Getting to Laos
Bordered with 5 countries there are many ways to get into Laos and you can be as adventurous as you dare.
Laos – Luscious landscapes, winding rivers, beautiful people. The country that has an experience to offer everyone, and will ensure you take away long lasting and treasured memories.
Despite its small population, Laos has no fewer than 68 ethnic groups. About half of the population in Laos are Lao Loum.
Lao Lum, literally "lowland Lao," live in the river plains, mostly along the Mekong. Twelve ethnic groups make up the Lao Lum, including the LAO, PHOUAN, LEU, T’AI DAM, T’AI DENG, T'AI KHAO, T’AI MEUY, T’AI NEUA, T’AI NYEE, YUNG and SEAK.
Lao Theung (20-30% of the population), or "upland Lao", live on mid-altitude slopes (officially defined as 300-900m) and are by far the poorest group, formerly used as slave labor by the Lao Loum. The Lao Theung comprise 36 ethnic groups, among them the KHMU, SAMAED, BID, PHONG, PUAK, YRU, PHOUNOY, KASENG, DOY, PHAI, MAKONG, KATANG, PAKOH, LAWAIN, LAWAE, NYAHERN, TRUI, SOO, SAPUAN, SOK, TREW, TALIANG, TAOY, ALUCK, KATOO, YAE, SUAY, CHENG, DARKKUNG, LAWEE, LAWUCK, OY, TONGLEUANG, KADO, THIN and SARMTAO.
Lao Sung (10-30% of the population) are primarily Hmong and Mien tribes who live higher up in the mountains and who migrated into Laos to avoid oppression in China about 200 years ago. Due to the lack of land and the warmer climate, the Lao Sung have been living in rougher mountain areas since then. They are also very known in the neighbouring countries as well. There are also an estimated 2-5% Chinese and Vietnamese, concentrated in the cities living in Laos. And it’s getting more, especially Chinese people who come to invest and do trade or transfer forest into plantations. Lao Sung comprise HMONG, YAO, and AKHA
Laos is officially a Buddhist country, and the national symbol -- the gilded stupa of Pha That Luang in Vientiane -- has replaced the hammer and sickle even on the state seal. Still, a good deal of animist belief and practice remains in the culture and is particularly evident in the baci (also baasi), a ceremony conducted to bind the 32 guardian spirits to the participant's body before a long journey, after serious illness, the birth of a baby, or other significant life events.
Lao custom dictates that women should wear the distinctive phaa sin, a long, patterned skirt, although ethnic groups often have their own clothing. The conical Vietnamese-style hat is also a common sight. These days men dress Western style and only don the phaa biang sash on ceremonial occasions. Contemporary women, especially in urban centres, often wear western-style clothing, though the "phaa sin" is still the mandatory attire in government offices (for those who work there as well as Lao women visiting).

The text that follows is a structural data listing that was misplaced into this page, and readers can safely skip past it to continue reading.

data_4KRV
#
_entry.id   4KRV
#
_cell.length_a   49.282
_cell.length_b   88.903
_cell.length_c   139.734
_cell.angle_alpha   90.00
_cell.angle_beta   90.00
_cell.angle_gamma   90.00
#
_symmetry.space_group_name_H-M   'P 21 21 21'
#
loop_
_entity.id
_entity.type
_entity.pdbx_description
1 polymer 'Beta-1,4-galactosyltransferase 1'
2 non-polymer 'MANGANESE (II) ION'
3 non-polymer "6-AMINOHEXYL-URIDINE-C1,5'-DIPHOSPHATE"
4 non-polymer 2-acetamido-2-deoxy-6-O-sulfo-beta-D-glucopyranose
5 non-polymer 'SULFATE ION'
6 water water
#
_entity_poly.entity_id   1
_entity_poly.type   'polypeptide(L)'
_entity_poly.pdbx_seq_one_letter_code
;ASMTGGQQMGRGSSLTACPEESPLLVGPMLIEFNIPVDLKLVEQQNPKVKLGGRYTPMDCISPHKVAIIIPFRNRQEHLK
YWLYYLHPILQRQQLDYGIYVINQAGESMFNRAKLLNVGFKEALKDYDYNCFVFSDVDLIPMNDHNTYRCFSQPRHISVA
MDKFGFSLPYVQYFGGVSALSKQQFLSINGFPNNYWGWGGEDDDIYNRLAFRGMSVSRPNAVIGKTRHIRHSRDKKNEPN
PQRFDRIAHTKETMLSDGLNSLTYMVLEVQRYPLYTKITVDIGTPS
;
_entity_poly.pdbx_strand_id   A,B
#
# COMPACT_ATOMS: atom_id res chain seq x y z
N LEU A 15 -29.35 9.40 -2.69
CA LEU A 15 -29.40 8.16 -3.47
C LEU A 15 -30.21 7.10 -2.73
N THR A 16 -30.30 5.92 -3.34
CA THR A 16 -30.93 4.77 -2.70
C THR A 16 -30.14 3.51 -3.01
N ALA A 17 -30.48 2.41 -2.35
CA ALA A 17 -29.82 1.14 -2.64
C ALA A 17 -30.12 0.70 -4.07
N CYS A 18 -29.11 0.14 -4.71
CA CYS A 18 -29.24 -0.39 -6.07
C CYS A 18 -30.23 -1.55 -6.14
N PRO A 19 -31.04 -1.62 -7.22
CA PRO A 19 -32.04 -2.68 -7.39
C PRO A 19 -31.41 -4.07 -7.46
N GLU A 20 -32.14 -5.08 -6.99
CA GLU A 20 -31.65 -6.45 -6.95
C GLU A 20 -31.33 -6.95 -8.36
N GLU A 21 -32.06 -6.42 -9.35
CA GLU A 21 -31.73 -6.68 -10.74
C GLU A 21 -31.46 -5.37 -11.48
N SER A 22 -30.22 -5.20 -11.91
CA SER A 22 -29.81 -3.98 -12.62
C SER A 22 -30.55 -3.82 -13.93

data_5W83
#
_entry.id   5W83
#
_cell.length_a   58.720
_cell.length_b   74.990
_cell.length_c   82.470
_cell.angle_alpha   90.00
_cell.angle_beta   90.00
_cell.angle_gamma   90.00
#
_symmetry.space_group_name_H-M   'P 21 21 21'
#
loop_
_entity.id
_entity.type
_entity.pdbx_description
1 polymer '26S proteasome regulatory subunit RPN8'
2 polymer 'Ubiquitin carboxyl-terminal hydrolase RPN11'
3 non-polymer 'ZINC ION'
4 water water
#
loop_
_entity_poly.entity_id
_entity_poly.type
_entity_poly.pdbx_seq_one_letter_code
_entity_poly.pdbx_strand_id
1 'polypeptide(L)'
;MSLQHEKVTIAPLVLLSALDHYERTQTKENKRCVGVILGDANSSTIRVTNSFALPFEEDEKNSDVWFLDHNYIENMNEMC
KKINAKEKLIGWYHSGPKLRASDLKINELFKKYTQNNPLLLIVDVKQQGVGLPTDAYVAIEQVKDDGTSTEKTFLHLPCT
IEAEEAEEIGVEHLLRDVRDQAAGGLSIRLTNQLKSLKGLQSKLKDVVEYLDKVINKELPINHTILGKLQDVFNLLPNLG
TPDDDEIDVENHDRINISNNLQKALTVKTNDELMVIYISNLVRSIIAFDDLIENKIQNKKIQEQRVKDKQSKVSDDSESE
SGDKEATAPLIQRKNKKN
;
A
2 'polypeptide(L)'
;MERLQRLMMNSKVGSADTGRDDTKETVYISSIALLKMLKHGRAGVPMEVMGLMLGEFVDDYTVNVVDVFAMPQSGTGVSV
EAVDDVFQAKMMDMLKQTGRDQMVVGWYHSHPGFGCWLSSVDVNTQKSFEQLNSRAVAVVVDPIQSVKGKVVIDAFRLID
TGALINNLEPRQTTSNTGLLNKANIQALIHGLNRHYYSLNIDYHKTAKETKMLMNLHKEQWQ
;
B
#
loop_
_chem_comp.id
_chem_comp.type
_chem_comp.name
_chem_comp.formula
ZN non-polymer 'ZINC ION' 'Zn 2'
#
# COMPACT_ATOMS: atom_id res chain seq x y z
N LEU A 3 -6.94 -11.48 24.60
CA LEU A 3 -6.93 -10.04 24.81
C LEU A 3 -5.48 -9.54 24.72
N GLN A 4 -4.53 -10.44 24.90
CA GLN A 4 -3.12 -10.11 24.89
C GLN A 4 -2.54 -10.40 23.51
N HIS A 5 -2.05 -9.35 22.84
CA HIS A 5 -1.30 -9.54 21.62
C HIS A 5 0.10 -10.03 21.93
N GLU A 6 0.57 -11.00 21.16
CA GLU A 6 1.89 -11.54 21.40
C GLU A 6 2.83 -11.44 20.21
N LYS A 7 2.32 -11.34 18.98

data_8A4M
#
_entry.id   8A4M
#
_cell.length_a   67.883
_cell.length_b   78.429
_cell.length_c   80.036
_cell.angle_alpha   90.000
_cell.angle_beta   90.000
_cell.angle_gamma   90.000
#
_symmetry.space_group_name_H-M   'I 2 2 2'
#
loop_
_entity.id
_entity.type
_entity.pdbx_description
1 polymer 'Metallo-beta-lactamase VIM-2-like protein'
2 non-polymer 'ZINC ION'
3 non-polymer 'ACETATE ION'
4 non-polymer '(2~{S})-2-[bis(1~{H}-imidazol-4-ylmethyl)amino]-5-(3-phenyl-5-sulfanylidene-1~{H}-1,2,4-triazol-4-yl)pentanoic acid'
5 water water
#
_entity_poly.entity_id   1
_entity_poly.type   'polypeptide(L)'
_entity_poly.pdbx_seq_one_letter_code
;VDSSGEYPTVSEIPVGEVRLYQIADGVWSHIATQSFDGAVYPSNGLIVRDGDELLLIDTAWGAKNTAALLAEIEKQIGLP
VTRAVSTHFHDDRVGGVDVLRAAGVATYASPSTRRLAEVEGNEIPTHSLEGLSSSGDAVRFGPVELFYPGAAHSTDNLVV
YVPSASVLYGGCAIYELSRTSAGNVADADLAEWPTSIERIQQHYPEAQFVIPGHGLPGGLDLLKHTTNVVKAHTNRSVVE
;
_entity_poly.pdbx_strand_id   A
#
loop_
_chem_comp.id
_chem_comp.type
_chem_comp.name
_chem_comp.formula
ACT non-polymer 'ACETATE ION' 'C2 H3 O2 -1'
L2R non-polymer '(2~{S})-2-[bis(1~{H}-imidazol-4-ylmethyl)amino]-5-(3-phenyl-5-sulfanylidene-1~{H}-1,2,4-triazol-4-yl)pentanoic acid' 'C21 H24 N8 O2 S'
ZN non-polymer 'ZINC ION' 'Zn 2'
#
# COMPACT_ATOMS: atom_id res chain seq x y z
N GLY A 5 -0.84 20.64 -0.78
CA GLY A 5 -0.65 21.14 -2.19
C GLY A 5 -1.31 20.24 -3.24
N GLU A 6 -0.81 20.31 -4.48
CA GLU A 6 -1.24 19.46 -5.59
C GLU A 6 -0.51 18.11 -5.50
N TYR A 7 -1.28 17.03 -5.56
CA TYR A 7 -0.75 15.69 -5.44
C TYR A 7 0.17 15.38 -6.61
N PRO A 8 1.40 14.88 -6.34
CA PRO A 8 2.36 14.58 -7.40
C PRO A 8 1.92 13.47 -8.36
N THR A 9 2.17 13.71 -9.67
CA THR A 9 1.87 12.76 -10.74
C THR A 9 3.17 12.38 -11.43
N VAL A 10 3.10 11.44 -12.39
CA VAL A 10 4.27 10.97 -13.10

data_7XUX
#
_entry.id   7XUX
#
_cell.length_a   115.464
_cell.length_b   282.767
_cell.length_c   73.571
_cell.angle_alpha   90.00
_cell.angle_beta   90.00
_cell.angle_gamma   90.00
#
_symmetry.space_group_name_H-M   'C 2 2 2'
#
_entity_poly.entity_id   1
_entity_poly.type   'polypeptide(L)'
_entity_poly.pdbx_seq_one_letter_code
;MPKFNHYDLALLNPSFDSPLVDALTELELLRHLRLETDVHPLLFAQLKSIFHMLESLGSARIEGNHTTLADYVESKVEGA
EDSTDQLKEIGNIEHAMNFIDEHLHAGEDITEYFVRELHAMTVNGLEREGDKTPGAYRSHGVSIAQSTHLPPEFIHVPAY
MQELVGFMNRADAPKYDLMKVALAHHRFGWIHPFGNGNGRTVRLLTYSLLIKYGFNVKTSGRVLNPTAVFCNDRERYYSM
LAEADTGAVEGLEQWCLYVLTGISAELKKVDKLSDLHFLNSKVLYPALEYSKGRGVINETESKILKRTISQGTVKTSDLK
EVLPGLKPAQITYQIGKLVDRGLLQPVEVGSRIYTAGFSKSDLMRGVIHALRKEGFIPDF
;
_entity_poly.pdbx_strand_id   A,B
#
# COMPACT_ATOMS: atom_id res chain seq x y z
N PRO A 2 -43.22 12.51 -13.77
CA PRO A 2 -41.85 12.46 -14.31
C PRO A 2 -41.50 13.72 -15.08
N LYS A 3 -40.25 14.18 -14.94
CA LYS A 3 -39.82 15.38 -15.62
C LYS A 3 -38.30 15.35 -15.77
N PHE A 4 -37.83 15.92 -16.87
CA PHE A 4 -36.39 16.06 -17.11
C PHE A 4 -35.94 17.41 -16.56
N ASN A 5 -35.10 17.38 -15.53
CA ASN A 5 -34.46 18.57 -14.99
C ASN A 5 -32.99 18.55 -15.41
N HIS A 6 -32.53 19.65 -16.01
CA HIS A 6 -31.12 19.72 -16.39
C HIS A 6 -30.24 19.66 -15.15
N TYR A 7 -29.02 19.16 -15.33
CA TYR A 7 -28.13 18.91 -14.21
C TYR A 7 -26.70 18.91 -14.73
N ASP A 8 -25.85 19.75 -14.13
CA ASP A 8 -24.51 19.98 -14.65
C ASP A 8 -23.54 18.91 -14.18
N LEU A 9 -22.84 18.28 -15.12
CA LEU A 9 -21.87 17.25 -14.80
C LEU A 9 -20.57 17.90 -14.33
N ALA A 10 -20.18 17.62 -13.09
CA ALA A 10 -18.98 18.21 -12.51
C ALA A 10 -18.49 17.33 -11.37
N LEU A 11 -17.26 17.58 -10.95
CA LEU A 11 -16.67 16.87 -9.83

90% of the Lao people consume sticky rice. The basket in which the rice is served is called tikao or kongkao and is portable. Food is normally laid out on a small round table on the floor and food is shared among family members.
Housing culture and tradition in Laos:
Houses, especially those of the lowland Lao (Lao Lum) are built on stilts and have free space underneath the roof, which features a triangular wind plate on each end. Both single- and a double-roofed houses are common. The number of steps on the stairs, of course, depends on the height of the house, but they are traditionally uneven numbers.
Costumes depend on gender and age but Lao women tend in general to dress respectfully because they are traditionally understood to be the mothers of the nation. Lao women wear silk skirts, blouses and scarves to attend important ceremonies.
Lao men wear salong, big large pants, or peasant pants to attend the important ceremonies.
Traditionally, the primary occupations have been rice cultivation, animal husbandry, silk worm cultivation, and textile production. Today, common activities also include trade, fishing, labouring in small industry, or working for the government.
Lao people like to smile, appreciate liberty, and avoid quarrelling in general. Among their values is a rejection of oppression, respect for the nation, the maintenance of honour and reputation. Most Lao people are very accepting and respectful of others.